These are the words you should be using more (and less of) in 2019

Jan 3, 2019 at 2:09 pm
click to enlarge These are the words you should be using more (and less of) in 2019
Devin Culham

As we kick off 2019, we can't help but make a list of all the resolutions that we will attempt to conquer in the new year. Although losing ten pounds and drinking the daily recommendation of water probably aren't going to happen (again), there's at least one easy way to invigorate our minds in 2019 — by improving our vocabularies.

On Wednesday, Wayne State University and Lake Superior State University released their annual lists of words to use more often and words we can do without.

LSSU's 44th annual "List of Words Banished from the Queen's English for Mis-use, Over-use, and General Uselessness" included 18 new additions ranging from millennial street slang to popular political jargon. Some words like "ghosting" you may be familiar with and are ready to toss out in the trash like the ex that never texted you back, while other words you may be more hesitant to "eschew" in 2019.

Here are a few choice words to delete from your vocabulary in 2019:
Yeet, as in to vigorously throw or toss

Collusion, as in two or more parties limiting competition by deception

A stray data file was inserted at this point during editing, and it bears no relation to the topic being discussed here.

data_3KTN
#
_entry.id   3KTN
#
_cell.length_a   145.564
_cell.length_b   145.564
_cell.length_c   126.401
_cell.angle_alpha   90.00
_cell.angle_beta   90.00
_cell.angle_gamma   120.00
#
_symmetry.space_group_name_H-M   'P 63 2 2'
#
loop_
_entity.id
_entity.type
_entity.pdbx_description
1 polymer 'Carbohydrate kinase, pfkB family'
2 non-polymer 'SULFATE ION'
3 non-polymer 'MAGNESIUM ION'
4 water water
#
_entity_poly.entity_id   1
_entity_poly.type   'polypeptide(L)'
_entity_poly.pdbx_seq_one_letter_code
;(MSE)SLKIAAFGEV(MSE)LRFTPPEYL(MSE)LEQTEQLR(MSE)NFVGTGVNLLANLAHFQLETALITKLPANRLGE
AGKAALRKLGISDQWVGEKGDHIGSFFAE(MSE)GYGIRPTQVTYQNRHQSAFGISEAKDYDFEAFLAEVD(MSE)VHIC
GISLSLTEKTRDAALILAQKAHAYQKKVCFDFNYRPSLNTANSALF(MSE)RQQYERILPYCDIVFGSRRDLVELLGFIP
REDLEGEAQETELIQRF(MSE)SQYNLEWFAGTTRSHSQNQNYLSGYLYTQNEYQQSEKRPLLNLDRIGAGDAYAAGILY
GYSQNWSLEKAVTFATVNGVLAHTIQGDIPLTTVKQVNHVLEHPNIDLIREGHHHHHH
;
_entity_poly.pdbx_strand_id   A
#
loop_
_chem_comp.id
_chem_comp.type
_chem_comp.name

In the books..., as in finished or concluded

Wheelhouse, as in an area of expertise

See the LSSU's full list of words to leave behind in 2018.

Wayne State University's Word Warriors, on the other hand, uses its tenth annual list to elevate vocabularies in the new year. Although at times "logorrheic," these "salubrious" words will increase your brain power in the year ahead and prevent it from becoming "fubsy" from using the word vibe excessively.

Here are a few words that Word Warriors seek to salvage from our long lost lexicons:
• Inability to feel pleasure.
Despite the fact he was sitting on the beach in the middle of summer, a crippling anhedonia overtook John, making him yearn for a quiet bedroom to pass the day in alone.

• A conversation in which everyone is talking, but no one is listening.
What started as a civil debate turned into a deafening anecdoche, in which every person believed they possessed the ideal solution.

•  Vigorous or incisive in expression or style.
•  The critic made a trenchant argument for the movie's awfulness.

See all of top ten words of 2019 from Word Warriors here.

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